Gov. Gavin Newsom’s plan to campaign against his upcoming recall election has taken an unforeseen turn. After Vice President Kamala Harris canceled her plans to appear at an anti-recall rally, following a massive suicide bombing in Afghanistan, the governor instead joined homeless outreach workers in clearing an encampment in the Mission on Friday.
Rather than appearing alongside Harris — or, potentially, President Joe Biden — Newsom found himself alongside city Homeless Outreach Team workers, walking Harrison and 19th streets Friday morning and interacting with unhoused residents living in tents. Part of the street was blocked off by San Francisco Public Works trucks and a parking control officer cart, while police officers lingered nearby.
“He got here today, and he was talking with folks like Ariel, who was living here for a year and then was convinced to at least try a couple of [housing] options,” Deputy communications director Alex Stack said.
In fact, a man identified as Ariel, dressed in shorts and tights, was whisked off by a homeless outreach worker and taken to get resources. What services he received wasn’t disclosed to Mission Local.
This is not the first time during Newsom’s anti-recall effort that the governor held a highly publicized event in which he was recorded clearing homeless encampments; earlier this month, he did so in the Berkeley Marina.
“It’s a dog and pony show,” said Kelley Cutler, a human rights organizer with the Coalition on Homelessness San Francisco, who responds to homeless encampment sweeps on Willow Street.
Cutler said the city’s unhoused are presently lacking resources, including adequate shelter beds. “Today was different. They may have pulled some extra resources specifically for this. It’s a photo op.”
In the Mission on Friday with Newsom was Sam Dodge, the Special Projects Manager of the city’s Department of Homelessness and Supportive Housing.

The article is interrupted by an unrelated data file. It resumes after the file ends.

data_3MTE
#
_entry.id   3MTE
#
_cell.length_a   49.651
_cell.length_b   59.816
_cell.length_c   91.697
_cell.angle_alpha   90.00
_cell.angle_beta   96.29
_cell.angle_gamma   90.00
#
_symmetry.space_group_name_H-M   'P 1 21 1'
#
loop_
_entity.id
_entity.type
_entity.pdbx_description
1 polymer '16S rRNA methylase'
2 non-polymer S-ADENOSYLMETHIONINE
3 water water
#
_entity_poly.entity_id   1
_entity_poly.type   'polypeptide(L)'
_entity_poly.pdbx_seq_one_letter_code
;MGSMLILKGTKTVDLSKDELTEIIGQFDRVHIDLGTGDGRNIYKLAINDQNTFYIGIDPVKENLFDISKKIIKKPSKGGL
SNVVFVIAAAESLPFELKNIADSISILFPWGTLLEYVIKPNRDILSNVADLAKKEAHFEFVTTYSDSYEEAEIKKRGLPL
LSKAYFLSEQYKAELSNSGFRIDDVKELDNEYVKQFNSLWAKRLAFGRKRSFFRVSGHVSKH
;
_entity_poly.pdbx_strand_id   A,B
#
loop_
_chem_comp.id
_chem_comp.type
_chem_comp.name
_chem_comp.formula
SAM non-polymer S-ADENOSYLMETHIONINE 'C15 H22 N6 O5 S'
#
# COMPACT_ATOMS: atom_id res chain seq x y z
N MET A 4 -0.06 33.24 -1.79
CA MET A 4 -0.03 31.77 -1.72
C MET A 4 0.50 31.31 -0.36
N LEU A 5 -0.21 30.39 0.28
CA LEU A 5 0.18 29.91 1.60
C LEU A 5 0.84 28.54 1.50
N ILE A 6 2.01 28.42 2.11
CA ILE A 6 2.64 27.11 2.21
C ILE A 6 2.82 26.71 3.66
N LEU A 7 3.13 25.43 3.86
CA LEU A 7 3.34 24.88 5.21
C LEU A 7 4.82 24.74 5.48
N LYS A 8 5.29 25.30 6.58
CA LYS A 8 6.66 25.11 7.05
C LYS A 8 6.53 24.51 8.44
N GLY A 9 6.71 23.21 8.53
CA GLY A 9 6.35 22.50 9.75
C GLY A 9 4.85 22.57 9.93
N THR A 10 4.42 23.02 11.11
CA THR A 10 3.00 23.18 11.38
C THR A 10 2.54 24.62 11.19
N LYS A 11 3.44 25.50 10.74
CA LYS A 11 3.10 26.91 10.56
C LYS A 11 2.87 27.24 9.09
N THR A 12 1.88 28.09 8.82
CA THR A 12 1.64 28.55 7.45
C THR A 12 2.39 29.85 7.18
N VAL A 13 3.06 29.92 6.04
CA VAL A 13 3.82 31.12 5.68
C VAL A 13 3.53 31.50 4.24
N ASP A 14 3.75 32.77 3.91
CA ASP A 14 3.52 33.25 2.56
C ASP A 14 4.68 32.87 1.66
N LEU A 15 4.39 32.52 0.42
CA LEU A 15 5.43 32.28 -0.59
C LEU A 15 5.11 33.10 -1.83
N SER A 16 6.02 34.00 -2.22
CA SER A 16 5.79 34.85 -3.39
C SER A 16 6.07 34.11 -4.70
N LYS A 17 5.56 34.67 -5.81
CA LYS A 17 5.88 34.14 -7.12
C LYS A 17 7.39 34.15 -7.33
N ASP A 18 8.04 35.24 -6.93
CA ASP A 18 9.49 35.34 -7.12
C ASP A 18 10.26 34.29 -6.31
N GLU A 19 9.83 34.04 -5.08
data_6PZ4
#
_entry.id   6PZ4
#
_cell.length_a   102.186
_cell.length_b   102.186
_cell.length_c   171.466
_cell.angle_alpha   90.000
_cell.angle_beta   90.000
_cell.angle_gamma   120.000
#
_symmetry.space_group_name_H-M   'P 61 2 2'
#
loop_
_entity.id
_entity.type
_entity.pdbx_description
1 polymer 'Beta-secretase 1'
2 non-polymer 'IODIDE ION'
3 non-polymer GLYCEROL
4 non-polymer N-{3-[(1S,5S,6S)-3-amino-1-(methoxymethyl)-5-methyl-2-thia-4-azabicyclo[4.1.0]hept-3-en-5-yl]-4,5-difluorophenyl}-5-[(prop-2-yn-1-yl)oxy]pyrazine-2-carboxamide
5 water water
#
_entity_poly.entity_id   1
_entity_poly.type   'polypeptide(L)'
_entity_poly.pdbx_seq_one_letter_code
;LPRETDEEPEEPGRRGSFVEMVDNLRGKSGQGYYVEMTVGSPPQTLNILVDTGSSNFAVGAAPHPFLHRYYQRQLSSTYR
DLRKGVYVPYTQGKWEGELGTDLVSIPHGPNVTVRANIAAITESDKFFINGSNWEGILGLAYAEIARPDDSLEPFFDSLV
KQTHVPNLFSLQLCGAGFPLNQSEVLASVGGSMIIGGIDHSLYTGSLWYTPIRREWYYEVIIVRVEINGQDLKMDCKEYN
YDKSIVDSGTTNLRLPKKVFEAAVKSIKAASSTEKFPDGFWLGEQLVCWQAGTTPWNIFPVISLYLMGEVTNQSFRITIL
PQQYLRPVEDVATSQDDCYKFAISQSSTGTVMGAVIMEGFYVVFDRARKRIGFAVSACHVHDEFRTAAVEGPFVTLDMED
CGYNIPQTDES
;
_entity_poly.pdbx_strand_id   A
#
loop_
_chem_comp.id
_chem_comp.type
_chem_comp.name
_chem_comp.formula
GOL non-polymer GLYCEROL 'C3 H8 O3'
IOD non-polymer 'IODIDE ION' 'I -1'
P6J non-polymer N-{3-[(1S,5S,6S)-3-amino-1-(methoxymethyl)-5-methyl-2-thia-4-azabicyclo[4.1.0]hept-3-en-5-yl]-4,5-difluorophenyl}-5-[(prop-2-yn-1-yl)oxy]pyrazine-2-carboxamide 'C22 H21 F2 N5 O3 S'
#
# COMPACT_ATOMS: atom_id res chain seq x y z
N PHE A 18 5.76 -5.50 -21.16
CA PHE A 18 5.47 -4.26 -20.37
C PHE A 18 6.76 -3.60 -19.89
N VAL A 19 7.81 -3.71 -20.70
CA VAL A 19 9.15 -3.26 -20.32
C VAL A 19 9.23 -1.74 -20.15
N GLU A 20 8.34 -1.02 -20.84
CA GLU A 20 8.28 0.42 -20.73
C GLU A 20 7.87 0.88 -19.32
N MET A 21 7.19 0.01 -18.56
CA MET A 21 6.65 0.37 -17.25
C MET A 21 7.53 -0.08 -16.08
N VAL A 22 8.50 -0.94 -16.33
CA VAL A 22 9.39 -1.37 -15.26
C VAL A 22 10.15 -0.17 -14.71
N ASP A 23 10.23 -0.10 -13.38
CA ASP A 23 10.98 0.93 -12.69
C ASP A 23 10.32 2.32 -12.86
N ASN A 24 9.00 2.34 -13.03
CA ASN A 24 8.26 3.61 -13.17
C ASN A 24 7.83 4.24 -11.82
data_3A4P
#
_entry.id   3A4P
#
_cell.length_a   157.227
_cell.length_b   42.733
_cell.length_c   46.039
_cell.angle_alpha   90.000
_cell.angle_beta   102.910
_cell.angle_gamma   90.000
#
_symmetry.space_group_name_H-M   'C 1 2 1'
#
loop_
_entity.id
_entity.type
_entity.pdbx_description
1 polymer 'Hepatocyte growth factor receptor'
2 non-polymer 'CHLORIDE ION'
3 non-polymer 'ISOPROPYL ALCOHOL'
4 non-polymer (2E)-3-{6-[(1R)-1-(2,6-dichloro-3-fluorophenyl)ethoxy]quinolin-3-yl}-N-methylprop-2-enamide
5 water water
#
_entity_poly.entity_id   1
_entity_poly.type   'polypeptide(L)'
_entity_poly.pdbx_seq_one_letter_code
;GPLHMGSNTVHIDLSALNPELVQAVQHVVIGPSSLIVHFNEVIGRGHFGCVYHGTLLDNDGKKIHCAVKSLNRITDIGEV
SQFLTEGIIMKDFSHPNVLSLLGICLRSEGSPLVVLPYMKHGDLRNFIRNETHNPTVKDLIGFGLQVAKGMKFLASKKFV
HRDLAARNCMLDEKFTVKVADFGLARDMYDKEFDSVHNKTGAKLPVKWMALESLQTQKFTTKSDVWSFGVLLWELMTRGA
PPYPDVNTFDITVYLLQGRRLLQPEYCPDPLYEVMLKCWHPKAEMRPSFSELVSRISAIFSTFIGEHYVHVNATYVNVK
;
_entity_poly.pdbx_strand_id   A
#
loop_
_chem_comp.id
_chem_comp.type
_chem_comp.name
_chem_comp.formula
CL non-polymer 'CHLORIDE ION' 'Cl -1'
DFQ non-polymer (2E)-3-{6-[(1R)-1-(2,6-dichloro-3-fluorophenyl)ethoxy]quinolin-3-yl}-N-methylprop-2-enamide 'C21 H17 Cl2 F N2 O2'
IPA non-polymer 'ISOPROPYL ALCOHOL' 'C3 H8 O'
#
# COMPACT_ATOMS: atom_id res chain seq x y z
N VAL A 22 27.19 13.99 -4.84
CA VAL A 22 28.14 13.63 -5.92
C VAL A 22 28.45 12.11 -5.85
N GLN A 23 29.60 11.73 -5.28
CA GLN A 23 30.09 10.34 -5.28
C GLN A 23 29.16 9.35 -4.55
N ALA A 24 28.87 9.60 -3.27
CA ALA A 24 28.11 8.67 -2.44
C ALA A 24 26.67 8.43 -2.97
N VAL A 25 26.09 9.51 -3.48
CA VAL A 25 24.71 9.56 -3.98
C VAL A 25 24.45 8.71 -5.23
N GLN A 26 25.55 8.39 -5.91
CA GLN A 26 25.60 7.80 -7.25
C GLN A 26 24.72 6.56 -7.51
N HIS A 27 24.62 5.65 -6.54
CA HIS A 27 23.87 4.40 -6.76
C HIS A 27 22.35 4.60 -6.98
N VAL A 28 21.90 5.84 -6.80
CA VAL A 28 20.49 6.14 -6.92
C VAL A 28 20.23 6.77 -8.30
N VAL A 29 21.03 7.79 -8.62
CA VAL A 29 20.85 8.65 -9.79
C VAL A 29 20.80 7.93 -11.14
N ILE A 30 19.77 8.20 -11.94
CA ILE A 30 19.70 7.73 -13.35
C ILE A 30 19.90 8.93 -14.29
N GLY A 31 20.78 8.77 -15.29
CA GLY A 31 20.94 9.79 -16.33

Dodge said that workers arrived on Harrison Street at about 7 a.m., and three out of the six unhoused residents living there had later accepted resources and/or alternative housing.
Then the governor and city workers moved on to 19th Street, in between Mission and Capp streets, where a couple of individuals also accepted offers of assistance.
“Nineteenth Street has been heavily impacted on encampments,” Dodge said. “It’s not the first time we’ve come through here, helped people.”
Newsom and Public Works employees swept the sidewalks and cleared the street of large debris. None of the tents were removed and would stay put, according to Public Works employees who didn’t provide their names.
“Sometimes people find it convenient to dump on sites where people are trying to survive,” Dodge said, pointing to large pieces of “cabinetry” they removed from the street. “Cleaning the streets kind of abates some of the health hazards.”
The governor confronts a recall election on Sept. 14, which looks to be a close race. If fewer than half of the voters opt to retain him, it will result in his removal, and likely a Republican governor.
Newsom served as mayor of San Francisco from 2004 to 2011, and on the Board of Supervisors from 1997 to 2004.
He did not take any questions from most of the news media; his handlers only allowed interactions with reporters from the San Francisco Chronicle.
Following his visit to the Mission, Newsom plans to return to Sacramento, Stack said. Anti-recall campaigns will likely resume next week, though it’s unclear yet if any will occur in San Francisco.